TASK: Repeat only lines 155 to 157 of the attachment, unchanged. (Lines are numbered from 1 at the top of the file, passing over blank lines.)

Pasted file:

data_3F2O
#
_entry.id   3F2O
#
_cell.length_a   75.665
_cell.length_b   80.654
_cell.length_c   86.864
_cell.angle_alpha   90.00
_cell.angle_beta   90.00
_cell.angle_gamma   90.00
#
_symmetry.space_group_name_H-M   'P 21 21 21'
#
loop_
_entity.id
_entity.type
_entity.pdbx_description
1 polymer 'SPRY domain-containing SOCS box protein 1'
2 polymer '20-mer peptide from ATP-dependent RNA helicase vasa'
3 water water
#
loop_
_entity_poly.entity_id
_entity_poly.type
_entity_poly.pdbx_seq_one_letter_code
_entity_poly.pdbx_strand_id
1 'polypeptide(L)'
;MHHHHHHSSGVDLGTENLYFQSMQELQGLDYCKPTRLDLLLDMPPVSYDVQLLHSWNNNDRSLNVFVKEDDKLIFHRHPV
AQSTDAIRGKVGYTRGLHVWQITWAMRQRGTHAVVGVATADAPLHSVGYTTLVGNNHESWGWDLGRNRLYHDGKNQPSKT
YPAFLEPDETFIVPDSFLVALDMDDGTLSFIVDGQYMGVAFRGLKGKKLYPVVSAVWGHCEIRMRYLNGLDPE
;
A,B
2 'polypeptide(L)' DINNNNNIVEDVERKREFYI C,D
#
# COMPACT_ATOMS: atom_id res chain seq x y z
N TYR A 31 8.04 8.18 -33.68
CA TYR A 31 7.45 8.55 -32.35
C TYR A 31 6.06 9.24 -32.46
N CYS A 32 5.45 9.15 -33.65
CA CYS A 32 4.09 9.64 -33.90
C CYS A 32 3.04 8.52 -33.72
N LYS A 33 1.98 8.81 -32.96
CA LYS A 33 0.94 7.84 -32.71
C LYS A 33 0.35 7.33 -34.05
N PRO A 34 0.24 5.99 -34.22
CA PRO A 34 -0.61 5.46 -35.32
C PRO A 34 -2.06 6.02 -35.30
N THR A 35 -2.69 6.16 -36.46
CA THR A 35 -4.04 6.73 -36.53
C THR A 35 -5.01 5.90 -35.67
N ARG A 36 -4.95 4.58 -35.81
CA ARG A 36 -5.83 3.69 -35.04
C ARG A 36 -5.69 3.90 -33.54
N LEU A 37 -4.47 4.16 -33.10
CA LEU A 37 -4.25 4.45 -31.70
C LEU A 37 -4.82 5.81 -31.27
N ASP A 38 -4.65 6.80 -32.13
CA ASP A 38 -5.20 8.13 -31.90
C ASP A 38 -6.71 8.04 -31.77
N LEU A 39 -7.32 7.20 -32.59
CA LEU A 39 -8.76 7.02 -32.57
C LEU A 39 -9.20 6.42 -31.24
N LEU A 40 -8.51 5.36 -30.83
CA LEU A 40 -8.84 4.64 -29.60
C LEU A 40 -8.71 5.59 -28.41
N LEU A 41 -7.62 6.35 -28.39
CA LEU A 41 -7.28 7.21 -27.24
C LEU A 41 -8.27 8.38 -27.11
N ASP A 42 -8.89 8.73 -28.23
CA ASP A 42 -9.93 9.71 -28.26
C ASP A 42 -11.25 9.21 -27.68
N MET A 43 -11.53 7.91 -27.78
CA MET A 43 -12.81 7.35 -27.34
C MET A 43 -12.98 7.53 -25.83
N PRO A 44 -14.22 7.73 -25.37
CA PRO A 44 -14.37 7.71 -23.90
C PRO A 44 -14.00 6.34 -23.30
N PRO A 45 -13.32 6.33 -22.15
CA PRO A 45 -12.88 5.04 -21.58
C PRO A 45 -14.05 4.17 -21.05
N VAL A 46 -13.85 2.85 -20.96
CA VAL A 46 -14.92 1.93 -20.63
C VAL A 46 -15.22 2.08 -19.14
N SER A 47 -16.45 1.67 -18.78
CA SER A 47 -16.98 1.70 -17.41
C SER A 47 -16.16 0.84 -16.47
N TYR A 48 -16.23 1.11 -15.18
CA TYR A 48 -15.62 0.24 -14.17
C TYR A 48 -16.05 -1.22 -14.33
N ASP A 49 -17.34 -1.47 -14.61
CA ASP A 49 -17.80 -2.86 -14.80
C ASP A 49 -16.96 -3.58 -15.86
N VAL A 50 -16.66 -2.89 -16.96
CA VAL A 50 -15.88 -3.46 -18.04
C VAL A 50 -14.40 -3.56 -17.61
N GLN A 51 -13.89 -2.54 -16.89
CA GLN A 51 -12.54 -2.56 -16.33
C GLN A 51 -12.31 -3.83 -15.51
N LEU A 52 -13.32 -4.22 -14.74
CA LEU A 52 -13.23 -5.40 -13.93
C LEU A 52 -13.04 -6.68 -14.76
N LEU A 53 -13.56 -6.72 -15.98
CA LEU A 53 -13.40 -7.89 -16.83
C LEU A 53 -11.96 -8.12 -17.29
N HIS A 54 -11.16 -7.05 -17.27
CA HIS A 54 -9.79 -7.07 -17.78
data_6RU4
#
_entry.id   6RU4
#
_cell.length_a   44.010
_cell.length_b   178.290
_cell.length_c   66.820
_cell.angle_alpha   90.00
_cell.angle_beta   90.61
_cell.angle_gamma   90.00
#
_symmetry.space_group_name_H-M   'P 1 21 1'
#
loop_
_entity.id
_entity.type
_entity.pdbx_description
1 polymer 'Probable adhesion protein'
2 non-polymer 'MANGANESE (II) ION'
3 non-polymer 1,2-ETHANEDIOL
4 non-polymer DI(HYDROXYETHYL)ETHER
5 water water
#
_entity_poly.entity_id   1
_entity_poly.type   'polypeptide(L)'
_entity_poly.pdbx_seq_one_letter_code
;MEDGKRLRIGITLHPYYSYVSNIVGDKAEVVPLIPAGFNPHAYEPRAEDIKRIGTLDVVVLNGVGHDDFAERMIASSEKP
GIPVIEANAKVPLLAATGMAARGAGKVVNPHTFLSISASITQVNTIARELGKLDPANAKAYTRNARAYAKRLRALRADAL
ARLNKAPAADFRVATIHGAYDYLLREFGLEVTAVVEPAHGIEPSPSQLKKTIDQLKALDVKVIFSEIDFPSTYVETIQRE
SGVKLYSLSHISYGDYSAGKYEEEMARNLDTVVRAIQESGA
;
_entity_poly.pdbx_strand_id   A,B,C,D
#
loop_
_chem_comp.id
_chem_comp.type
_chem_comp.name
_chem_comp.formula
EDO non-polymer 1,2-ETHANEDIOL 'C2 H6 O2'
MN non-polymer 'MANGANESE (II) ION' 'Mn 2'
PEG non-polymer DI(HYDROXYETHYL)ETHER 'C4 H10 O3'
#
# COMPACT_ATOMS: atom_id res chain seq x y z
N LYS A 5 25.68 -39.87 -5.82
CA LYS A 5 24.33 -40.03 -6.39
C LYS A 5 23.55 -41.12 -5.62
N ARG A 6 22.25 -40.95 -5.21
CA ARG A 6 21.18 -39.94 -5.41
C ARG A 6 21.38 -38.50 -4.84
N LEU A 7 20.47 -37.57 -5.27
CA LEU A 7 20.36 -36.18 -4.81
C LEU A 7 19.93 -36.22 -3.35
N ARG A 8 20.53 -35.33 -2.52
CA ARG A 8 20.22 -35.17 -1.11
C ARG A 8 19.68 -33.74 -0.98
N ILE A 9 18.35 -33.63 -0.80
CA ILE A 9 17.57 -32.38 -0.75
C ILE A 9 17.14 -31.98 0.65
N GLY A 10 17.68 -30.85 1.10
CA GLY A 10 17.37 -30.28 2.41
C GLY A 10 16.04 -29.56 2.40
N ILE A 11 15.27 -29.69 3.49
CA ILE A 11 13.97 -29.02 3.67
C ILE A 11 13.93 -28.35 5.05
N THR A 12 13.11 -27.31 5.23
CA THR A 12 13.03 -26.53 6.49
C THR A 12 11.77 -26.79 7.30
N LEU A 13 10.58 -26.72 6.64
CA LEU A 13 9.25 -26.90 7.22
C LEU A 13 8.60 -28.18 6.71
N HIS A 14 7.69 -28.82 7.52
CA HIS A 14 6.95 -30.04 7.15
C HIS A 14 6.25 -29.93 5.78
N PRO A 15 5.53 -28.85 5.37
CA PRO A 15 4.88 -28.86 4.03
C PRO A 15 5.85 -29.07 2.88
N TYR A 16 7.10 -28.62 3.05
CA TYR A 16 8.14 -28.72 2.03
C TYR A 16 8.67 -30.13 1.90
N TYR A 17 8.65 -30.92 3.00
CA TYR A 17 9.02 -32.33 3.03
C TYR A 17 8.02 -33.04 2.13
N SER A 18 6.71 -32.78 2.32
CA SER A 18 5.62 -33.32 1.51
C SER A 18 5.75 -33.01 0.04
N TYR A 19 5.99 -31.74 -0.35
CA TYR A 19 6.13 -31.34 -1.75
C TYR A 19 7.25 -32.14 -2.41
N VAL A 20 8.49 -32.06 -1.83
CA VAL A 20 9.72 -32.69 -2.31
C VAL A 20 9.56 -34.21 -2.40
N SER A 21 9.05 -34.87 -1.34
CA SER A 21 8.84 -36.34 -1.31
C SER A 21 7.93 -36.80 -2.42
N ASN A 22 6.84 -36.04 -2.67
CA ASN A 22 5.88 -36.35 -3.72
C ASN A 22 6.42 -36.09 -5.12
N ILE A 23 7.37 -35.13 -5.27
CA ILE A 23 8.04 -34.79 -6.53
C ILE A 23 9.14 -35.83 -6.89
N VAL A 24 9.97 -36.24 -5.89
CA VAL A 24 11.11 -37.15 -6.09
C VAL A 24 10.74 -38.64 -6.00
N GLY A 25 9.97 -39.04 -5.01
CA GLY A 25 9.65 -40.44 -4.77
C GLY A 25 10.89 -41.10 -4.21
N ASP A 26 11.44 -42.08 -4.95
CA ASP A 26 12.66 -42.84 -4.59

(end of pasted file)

C ARG A 6 21.38 -38.50 -4.84
N LEU A 7 20.47 -37.57 -5.27
CA LEU A 7 20.36 -36.18 -4.81